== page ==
3. What other spray paints or primers work on Bones? I've seen some good reports on Army Painter, can anybody confirm them?

Thanks for reading!

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A lot of people have reported having issues with Krylon. Not sure if another brand of spray paint would work better, though people have had success with gesso. I've had no issues with paint adherence on bare Bones. A soap and water wash, a thorough drying, and making sure to use undiluted paint has been my recipe for success.

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Army Painter or another ACRYLIC based primer will do the trick. Enamel doesn't mix well with Bonesium.

 

I've painted directly onto bones and had no paint come off and other times it rubs right off. I believe this has everything to do with the raw plastic mixture as its being used in the factory as a higher concentration of one material or another will create different chemical reactions/results when paint is applied.

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What type of paint are you using?

 

Reaper brush on primer has been reported as working well on bones.

 

Wren's topic "Bones: The First Coat is the Difference" has the following info:

 

 

Recommended aerosol spray primers and paints:

Army Painter white and coloured primers

Krylon Dual Paint + Primer

Duplicolor Sandable – slight tackiness possible

Rust-oleam Painter’s Touch Ultra Cover 2x – slight tackiness possible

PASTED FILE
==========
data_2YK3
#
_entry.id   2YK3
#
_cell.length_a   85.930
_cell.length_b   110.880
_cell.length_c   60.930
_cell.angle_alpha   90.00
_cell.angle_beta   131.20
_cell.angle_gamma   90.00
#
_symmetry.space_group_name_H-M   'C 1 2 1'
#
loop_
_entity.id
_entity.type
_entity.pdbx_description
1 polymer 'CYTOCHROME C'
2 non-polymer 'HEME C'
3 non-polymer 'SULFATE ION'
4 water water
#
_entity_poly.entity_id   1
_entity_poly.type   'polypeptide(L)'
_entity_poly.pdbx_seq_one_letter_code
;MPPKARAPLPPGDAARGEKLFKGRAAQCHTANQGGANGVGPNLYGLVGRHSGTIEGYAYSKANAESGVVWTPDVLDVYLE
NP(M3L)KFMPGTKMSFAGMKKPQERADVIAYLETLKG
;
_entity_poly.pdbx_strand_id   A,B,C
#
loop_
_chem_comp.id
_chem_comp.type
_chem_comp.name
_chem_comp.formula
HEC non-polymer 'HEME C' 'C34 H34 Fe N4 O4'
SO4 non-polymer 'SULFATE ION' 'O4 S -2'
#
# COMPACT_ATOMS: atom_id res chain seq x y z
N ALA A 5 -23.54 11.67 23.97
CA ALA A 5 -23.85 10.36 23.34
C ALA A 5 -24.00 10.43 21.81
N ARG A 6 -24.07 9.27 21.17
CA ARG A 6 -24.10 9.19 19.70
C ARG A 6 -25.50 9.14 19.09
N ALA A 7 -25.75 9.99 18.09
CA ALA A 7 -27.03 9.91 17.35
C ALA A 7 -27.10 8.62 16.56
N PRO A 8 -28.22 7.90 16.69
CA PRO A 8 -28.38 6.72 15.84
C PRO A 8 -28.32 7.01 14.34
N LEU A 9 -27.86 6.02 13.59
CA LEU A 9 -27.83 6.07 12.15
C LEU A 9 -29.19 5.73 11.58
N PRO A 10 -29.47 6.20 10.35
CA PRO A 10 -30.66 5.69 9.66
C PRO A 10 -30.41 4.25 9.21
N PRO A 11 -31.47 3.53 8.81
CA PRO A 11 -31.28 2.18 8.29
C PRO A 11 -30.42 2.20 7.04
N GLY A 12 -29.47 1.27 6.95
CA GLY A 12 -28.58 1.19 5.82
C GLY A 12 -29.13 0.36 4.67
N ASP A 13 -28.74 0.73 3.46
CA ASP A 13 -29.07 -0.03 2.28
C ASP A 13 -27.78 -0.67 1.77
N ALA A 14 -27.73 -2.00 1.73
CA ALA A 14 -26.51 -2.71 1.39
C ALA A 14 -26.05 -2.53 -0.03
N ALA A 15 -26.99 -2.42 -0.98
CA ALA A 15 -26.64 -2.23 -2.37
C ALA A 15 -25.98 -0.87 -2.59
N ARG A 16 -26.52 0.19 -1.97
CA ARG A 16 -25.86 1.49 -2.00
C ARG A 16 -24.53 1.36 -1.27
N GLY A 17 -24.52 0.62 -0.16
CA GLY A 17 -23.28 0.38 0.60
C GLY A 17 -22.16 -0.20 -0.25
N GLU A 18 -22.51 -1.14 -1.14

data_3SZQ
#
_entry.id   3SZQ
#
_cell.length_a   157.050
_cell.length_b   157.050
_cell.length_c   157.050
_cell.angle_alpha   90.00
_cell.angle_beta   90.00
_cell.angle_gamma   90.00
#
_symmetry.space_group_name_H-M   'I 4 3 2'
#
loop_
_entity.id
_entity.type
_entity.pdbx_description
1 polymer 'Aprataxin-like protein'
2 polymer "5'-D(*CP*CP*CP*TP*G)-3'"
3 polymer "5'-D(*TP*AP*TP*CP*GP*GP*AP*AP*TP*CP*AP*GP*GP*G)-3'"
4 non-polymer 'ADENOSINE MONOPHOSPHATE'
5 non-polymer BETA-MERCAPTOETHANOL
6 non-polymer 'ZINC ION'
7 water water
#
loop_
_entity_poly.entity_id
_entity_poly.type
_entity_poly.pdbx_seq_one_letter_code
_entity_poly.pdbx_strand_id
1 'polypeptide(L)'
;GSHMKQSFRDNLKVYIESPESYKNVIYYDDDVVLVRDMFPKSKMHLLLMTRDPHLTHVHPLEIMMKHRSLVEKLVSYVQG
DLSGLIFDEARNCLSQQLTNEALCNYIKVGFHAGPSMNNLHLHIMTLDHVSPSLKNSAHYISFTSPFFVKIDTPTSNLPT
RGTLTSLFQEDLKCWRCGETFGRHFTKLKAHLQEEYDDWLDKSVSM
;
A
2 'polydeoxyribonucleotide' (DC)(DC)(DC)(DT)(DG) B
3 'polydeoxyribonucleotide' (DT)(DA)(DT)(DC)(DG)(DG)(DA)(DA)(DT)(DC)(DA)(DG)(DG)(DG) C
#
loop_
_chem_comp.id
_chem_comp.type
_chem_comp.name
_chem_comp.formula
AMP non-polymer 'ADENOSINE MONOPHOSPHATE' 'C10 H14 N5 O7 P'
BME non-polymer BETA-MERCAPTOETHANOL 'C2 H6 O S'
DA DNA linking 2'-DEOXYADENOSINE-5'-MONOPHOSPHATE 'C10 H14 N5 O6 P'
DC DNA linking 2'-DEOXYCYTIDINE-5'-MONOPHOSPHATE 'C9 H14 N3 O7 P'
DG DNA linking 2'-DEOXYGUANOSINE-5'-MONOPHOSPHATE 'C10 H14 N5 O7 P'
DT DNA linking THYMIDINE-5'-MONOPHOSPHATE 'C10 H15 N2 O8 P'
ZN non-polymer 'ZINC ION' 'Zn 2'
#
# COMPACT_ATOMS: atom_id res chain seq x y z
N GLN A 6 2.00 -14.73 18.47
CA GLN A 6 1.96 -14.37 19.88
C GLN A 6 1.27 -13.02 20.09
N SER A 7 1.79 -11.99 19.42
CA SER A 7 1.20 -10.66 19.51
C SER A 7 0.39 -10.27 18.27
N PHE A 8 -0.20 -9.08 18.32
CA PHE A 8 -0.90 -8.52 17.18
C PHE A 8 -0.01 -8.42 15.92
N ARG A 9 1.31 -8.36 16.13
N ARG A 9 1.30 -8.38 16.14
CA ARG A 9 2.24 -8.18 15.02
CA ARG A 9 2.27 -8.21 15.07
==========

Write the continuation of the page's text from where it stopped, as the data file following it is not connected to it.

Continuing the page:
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I've had paint rub off when using non-Reaper paints - specifically, Vallejo Model Color Green. I suspected at the time that I hadn't cleaned the figure properly. But I've also had issues with coverage with paint - I have had to put on 2 coats of base on some figures.

 

The werewolf figure in specific I haven't tried yet, but it seems to be a typical Bones figure - not soft and flexible like some of the Kickstarters. You mention that you're using craft paint and that might help explain things: did you use craft paint on the first attempt as well?

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To answer one question, I would give poor Rolf another simple green bath. If a primer hasn't dried completely in almost a month then its likely to remain tacky forever. I haven't tried Army Painter primer on bones yet personally but I plan doing so in the fall when the humidity level will allow it. I have some skeleton bone color that I plan to spray on the skellies. I'll report on the results when I'm done.